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Jun 06 2012

WW: Visible Exit?

Category: Egress,Wordless WednesdayLori @ 12:04 am Comments (20)

What do you think of this exit from a large Assembly occupancy in England?  Are the operable doors visible enough for egress purposes?

Photo posted with permission from Hot Goméz, via Flickr.

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20 Responses to “WW: Visible Exit?”

  1. Wayne Ficklin says:

    Uh no!

  2. Khozema Kazi, AHC/FDAI says:

    This is the sacrifice of functionality over aethetics, a design tradition of Europe.

  3. Cda says:

    A close Maybe
    Would say depends what goes on in that room

  4. Clair E Gunnet Jr AHC says:

    Acceptable because of the illuminated sign and paddles on the what look to be panic alarms. Do codes address visibility?

    • Lori says:

      This is what the IBC says:

      Section 1008.1: “Means of egress doors shall be readily distinguishable from the adjacent construction and finishes such that the doors are easily recognizable as doors.”

  5. Grant says:

    If you are wearing these special egress glasses, then you are fine!

  6. Alan Itzkowitz says:

    My first reaction was “I don’t think so !!!!!” but when I saw Grant’s glasses, it changed my mind.

  7. Amanda Wilson says:

    In a panic situation I would not think so, but they are very pretty 🙂

  8. Eric Henken says:

    It looks to me that these may be all glass doors.

  9. Ian Greene says:

    The colors kind of make me think that room uses black lights during occupancy. (Club of some kind I think) In that case I doubt it. Looks like something off the Yellow Submarine…………

    • Lori says:

      The photographer told me that he took the photo in a winter garden – a giant glass building with trees, plants, walking paths, etc. They are often used for parties so the occupant load could be high.

      • Tom Breese says:

        If the occupants are loaded and high, they won’t see these as exits. Unless they’re wearing egress glasses…

  10. cda says:

    also are those pull handles on the doors???

    are these double acting doors???

    • Lori says:

      They look like back-to-back pulls with some sort of deadlock. I don’t know if they are double-acting. Would that be an issue for you Charles?

      • Cda says:

        Do not like double acting doors and for some reason the places they were not allowed was taken out of ibc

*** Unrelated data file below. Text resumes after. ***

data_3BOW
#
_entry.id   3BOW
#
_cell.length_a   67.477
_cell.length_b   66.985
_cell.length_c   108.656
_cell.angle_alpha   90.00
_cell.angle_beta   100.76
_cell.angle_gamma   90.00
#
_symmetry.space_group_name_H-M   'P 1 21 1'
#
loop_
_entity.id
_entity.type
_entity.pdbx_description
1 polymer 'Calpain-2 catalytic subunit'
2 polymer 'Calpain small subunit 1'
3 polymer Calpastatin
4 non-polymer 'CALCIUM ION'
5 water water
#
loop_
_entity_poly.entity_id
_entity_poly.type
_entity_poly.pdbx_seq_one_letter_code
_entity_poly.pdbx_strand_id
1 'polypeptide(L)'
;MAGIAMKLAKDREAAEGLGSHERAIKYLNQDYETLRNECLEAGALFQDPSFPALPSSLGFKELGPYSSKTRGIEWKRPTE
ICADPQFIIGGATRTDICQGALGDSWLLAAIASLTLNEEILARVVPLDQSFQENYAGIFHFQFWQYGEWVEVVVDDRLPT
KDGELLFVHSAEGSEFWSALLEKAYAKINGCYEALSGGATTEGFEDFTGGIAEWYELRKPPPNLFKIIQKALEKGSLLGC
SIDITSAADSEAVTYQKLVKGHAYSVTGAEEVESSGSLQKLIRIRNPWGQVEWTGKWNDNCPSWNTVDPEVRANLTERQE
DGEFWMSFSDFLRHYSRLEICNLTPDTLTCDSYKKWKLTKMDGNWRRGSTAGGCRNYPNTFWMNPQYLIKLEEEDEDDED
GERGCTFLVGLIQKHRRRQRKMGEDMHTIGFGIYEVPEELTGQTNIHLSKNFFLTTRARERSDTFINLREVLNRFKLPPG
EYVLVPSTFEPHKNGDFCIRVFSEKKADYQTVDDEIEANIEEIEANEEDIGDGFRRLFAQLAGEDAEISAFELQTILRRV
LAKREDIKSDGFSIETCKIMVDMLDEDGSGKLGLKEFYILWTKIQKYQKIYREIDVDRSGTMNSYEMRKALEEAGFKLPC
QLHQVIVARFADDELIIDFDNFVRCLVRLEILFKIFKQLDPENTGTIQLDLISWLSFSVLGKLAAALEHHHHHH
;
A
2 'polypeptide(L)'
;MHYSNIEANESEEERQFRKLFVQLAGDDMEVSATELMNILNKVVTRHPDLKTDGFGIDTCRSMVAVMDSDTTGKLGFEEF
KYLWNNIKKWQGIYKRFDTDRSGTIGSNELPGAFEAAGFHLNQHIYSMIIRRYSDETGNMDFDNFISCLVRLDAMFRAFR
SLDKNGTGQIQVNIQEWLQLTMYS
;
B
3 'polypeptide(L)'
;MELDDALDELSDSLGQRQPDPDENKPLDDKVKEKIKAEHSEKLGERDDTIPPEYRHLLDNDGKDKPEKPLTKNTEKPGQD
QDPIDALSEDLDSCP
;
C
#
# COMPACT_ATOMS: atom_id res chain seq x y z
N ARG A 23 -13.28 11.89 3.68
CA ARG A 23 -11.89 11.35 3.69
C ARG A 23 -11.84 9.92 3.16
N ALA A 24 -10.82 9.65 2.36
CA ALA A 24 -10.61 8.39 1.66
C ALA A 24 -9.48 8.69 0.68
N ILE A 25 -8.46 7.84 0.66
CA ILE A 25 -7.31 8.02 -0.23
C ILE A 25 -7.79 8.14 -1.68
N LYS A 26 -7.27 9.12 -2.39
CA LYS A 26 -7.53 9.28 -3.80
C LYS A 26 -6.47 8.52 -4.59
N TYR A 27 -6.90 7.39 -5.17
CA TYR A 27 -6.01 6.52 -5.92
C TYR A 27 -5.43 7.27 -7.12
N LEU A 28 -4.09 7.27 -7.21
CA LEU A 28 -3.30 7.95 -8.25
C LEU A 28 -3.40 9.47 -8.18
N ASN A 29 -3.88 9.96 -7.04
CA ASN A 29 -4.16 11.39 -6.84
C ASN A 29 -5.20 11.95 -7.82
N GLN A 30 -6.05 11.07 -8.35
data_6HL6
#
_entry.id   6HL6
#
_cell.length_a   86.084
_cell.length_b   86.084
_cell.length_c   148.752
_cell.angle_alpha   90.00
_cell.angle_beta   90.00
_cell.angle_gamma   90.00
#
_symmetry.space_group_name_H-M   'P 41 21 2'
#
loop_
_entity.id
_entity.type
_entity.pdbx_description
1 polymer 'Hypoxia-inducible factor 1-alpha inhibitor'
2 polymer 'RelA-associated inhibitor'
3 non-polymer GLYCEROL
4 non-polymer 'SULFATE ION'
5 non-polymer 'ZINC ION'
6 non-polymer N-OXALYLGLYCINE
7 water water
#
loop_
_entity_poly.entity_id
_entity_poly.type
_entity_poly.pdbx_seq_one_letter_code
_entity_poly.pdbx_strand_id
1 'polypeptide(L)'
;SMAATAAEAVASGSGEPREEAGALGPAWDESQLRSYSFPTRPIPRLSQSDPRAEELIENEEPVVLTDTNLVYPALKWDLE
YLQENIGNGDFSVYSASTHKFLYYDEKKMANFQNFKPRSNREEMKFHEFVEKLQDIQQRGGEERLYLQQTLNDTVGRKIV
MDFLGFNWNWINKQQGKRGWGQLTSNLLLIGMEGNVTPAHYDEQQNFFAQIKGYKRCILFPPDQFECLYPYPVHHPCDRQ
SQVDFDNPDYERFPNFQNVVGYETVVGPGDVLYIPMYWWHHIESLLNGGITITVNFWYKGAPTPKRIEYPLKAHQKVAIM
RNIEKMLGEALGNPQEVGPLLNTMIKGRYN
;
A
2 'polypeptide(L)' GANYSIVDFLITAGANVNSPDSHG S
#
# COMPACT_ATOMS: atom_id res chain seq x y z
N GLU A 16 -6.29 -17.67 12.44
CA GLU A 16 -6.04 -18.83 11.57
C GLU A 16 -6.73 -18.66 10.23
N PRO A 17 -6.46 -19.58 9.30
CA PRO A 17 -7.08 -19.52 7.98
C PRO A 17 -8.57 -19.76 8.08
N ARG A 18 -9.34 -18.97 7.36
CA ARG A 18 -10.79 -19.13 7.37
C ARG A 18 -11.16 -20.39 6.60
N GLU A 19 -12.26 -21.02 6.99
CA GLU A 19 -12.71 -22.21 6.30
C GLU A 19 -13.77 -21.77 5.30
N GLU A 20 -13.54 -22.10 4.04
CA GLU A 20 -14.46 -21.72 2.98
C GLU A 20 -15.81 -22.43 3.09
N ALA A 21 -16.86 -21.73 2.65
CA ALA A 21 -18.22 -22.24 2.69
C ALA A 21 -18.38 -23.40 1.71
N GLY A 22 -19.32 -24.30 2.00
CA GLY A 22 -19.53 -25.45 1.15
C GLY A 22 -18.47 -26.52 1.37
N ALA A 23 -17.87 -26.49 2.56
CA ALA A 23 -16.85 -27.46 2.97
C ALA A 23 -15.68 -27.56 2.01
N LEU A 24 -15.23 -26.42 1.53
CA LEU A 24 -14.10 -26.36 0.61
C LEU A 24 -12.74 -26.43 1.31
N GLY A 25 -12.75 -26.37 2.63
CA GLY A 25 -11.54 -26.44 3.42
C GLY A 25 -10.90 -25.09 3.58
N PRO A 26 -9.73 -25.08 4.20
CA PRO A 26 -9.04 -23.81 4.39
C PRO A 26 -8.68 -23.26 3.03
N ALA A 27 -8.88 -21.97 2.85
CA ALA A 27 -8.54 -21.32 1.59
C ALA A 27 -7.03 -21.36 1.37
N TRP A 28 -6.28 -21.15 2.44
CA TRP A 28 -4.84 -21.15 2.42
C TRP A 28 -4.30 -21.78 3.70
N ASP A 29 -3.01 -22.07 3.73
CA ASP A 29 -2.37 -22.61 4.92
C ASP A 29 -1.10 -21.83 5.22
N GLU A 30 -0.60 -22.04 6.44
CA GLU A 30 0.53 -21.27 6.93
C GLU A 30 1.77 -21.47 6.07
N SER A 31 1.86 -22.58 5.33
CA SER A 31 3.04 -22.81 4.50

11. Jess says:


    i have to say that these are not acceptable for fire exits, i mean look at how they blend into the wall, I’m sure if there was a fire to break out where these are, people may think the glass wall was a door and try to push in panic thinking it was a door,

    if these are to be used for panic, why not change the color contrast for the 2 doors so they are more noticeable to the untrained eye that it is an exit door (i do see signage, but still, people may not know exactly where door ends and wall begins in this situation and think its a bank of more then just 2 doors and start pushing into tha glass walls trying to get out)

    good thing i look for thick top jambs and rectangular plates in the floor under the doors (the floor closers if they have them) indicating where the door is,

    -Jess the door closer doctor

  12. FMWB says:

    Would not meet NFPA 101 Visibility.
    Every sign required in Section 7.10 shall be located and of such size, distinctive color, and design that it is readily visible and shall provide contrast with decorations, interior finish, or other signs. No decorations, furnishings, or equipment that impairs visibility of a sign shall be permitted. No brightly illuminated sign (for other than exit purposes), display, or object in or near the line of vision of the required exit sign that could detract attention from the exit sign shall be permitted.

  13. Steve says:

    It’s an old, all-glass assembly (greenhouse) which has had a graphic applied to it. I can see the structural glass vertical buttress to the right of the opening (i.e. blue blur area). The doors use paddle fixtures, so they probably are double-acting with the “fire exit” signs just decals applied to the glass. (An exit is the worst location for double-acting doors or a pull acting as a push.)

    Flat LED strips w/ a resilient casing could be mounted at the perimeter (steel?) edging and tied to the fire/smoke alarm. You’d only really notice them during an alarm. You could argue the point that they aren’t distracting, but rather “identifying” the exit location (in response to the NFPA 101 restriction cited above). You can even get them blinking in different colors; which might work with this “disco greenhouse” theme.

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